Mr. Menendez has rushed to capitalize, launching a website to amplify the claims and paying for a TV spot that calls the mayor “a party boss running government like a petty dictator.”

Mr. Bhalla called the claims “pure fiction” concocted by a disgruntled former employee to kneecap his campaign. But members of the Hoboken City Council and a former mayor, Dawn Zimmer, have said the allegations are serious enough to warrant an investigation.

Mr. Fulop, who has also denied wrongdoing, suggested in an interview that he had doubts about Mr. Bhalla’s campaign for other reasons.

“The election is basically going to be decided based on whether voters believe that Rob has put his father’s interests ahead of the constituents,” said Mr. Fulop, a longtime Menendez enemy who has stayed neutral in the race.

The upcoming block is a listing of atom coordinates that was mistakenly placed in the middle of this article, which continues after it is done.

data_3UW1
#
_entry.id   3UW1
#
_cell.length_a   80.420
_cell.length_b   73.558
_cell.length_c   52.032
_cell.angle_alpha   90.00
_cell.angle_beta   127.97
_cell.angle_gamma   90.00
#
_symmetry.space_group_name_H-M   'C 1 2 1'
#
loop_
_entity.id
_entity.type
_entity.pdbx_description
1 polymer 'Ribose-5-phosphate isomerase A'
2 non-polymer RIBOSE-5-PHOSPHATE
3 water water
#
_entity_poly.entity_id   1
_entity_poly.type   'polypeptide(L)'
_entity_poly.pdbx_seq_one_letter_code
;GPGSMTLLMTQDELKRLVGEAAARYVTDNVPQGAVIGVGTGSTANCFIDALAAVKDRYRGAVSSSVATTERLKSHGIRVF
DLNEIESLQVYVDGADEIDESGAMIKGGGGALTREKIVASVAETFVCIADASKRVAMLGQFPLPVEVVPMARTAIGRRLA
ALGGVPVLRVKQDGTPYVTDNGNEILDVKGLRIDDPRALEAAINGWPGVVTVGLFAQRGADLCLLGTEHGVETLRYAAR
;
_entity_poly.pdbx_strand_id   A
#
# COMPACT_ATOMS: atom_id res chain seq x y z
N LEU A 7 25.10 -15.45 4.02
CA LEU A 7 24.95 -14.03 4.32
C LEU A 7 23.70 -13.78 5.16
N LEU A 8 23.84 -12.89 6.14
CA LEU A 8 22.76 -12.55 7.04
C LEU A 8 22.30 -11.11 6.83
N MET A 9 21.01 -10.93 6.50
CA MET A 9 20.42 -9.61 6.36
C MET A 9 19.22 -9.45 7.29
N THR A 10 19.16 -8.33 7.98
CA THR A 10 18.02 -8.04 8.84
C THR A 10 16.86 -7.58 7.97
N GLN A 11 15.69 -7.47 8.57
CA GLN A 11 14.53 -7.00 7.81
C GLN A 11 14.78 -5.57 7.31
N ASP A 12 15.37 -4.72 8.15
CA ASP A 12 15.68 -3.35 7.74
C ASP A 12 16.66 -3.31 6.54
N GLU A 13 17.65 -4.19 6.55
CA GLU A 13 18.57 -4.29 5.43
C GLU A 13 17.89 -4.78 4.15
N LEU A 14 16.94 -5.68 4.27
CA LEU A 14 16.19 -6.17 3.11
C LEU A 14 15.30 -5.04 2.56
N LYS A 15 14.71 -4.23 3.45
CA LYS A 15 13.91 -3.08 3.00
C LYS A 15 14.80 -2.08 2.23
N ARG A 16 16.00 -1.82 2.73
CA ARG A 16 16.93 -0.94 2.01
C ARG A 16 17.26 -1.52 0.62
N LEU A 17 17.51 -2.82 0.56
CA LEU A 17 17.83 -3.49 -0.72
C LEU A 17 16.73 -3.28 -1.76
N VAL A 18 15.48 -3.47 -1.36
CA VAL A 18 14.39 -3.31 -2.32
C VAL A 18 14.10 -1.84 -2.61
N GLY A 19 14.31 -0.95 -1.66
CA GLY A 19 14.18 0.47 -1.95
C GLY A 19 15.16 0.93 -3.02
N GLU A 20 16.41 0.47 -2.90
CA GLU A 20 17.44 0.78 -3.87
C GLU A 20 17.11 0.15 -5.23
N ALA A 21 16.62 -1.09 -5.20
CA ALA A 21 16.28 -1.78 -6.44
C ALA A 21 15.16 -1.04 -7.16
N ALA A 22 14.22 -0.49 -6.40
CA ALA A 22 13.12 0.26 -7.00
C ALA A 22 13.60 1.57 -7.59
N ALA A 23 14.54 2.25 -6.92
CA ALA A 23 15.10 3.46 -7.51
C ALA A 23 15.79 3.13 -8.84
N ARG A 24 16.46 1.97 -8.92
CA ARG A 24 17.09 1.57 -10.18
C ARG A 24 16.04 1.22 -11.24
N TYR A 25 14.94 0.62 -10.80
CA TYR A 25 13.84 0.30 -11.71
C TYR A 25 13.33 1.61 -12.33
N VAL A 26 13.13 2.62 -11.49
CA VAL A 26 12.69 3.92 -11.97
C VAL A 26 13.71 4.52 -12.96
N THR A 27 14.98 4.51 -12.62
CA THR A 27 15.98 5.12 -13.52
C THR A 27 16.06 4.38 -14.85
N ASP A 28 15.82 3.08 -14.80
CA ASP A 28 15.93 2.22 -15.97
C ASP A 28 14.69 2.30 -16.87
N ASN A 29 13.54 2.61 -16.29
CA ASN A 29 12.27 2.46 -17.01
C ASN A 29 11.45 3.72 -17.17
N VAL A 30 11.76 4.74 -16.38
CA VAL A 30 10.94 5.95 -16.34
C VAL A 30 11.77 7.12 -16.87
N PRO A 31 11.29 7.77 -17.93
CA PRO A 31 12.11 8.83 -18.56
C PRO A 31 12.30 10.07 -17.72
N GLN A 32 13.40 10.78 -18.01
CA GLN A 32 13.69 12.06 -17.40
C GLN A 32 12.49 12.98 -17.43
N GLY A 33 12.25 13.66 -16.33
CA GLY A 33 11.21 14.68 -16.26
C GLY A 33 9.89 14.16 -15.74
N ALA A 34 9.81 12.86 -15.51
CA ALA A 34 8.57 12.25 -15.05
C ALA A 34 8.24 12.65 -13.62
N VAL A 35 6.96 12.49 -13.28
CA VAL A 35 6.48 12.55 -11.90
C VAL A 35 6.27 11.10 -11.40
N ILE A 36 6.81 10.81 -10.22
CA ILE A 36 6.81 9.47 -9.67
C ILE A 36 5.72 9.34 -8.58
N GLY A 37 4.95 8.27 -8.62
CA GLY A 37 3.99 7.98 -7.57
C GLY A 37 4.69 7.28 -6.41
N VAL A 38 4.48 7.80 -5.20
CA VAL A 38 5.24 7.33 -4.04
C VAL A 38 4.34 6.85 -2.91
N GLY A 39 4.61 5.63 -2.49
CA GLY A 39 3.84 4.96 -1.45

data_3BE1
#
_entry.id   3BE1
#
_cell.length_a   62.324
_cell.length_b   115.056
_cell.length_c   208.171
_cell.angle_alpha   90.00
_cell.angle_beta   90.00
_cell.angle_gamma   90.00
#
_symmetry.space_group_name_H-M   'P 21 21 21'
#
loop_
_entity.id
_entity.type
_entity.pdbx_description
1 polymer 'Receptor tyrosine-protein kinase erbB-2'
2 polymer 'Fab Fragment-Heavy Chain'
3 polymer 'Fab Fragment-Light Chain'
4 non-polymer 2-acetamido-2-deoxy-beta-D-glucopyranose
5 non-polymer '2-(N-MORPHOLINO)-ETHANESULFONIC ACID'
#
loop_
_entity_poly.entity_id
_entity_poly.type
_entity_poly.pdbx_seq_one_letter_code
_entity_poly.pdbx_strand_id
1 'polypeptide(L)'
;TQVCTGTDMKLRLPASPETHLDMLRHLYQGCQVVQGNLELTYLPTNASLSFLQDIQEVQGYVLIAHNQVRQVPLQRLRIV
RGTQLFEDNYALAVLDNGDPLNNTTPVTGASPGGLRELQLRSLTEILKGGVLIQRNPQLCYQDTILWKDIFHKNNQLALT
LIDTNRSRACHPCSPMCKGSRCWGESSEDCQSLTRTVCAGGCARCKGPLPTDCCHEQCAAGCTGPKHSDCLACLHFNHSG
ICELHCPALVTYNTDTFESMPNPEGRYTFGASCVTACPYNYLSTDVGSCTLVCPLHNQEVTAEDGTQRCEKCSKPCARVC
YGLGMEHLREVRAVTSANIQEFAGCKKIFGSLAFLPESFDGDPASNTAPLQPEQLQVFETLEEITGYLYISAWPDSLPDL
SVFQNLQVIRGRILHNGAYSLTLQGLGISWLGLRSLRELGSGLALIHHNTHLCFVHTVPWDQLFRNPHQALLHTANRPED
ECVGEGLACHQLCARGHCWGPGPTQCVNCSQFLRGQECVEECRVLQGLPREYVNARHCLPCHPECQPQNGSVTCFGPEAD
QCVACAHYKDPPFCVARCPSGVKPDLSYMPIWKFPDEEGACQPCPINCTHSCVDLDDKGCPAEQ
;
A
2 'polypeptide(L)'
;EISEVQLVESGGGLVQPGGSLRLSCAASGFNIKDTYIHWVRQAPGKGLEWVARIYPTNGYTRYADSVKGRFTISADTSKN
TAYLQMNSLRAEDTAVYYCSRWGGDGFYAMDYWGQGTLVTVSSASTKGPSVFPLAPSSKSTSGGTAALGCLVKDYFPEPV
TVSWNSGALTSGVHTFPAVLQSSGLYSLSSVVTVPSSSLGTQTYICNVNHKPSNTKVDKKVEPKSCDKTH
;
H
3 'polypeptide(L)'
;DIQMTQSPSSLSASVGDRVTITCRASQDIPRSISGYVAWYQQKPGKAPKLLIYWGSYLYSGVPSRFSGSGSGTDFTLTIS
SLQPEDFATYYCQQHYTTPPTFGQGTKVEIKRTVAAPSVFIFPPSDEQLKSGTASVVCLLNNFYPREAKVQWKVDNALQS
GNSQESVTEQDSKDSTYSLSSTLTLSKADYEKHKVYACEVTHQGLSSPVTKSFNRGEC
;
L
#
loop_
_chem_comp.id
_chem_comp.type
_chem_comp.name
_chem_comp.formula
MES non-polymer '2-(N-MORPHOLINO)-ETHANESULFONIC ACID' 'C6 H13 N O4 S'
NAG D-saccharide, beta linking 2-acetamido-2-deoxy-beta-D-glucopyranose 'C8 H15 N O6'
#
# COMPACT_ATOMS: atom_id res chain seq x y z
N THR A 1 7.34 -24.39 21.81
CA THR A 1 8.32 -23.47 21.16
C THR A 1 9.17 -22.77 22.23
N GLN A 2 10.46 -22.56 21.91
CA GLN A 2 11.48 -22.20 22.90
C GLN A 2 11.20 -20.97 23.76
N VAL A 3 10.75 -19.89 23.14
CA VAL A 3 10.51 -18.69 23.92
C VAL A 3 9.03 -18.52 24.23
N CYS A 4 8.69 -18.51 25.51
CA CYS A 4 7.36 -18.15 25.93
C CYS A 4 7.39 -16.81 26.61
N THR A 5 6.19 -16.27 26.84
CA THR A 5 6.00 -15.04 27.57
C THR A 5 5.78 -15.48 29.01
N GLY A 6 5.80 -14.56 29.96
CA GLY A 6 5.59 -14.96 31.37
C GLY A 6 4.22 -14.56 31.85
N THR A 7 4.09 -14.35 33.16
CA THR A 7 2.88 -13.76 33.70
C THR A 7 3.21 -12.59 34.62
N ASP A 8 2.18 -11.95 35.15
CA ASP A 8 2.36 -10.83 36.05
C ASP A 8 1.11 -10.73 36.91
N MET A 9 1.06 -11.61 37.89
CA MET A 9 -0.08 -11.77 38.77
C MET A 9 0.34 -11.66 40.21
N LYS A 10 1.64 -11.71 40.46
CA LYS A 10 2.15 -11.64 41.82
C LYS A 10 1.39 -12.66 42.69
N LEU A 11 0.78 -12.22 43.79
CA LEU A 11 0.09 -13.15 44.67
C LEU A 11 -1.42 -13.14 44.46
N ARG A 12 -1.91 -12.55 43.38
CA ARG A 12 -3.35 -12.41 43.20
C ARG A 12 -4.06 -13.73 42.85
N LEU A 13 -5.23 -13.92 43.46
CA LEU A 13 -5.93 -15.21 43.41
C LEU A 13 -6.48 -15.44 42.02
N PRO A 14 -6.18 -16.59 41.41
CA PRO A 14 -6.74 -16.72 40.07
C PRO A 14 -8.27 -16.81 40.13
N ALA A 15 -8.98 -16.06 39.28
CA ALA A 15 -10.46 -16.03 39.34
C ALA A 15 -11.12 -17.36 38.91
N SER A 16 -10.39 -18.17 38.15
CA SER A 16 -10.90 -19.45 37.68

He added: “I just don’t know if Ravi has articulated that in a way that is compelling to the electorate.”

Voters have been pelted by a stream of campaign mailers from both candidates and inundated by ads on social media. Still, many say they remain undecided and unswayed, one way or the other, by the Menendez family’s long political history.

“Is that his father?” Ana Ji, 43 of Jersey City, asked about the connection between the senator and the congressman.

Peter Allen-Lamphere said he had already mailed in his primary ballot, casting largely symbolic votes for underfunded candidates running from the far left.

“I will not be sad if Menendez loses, that’s for sure,” Mr. Allen-Lamphere, 43, said as he held his 3-week-old daughter in front of an ice cream shop in Jersey City.

But he passed over Mr. Bhalla, too, in favor of a long-shot challenger, Kyle Jasey.

“I’m somebody,” he said, “who would like to see a different direction in politics in general.”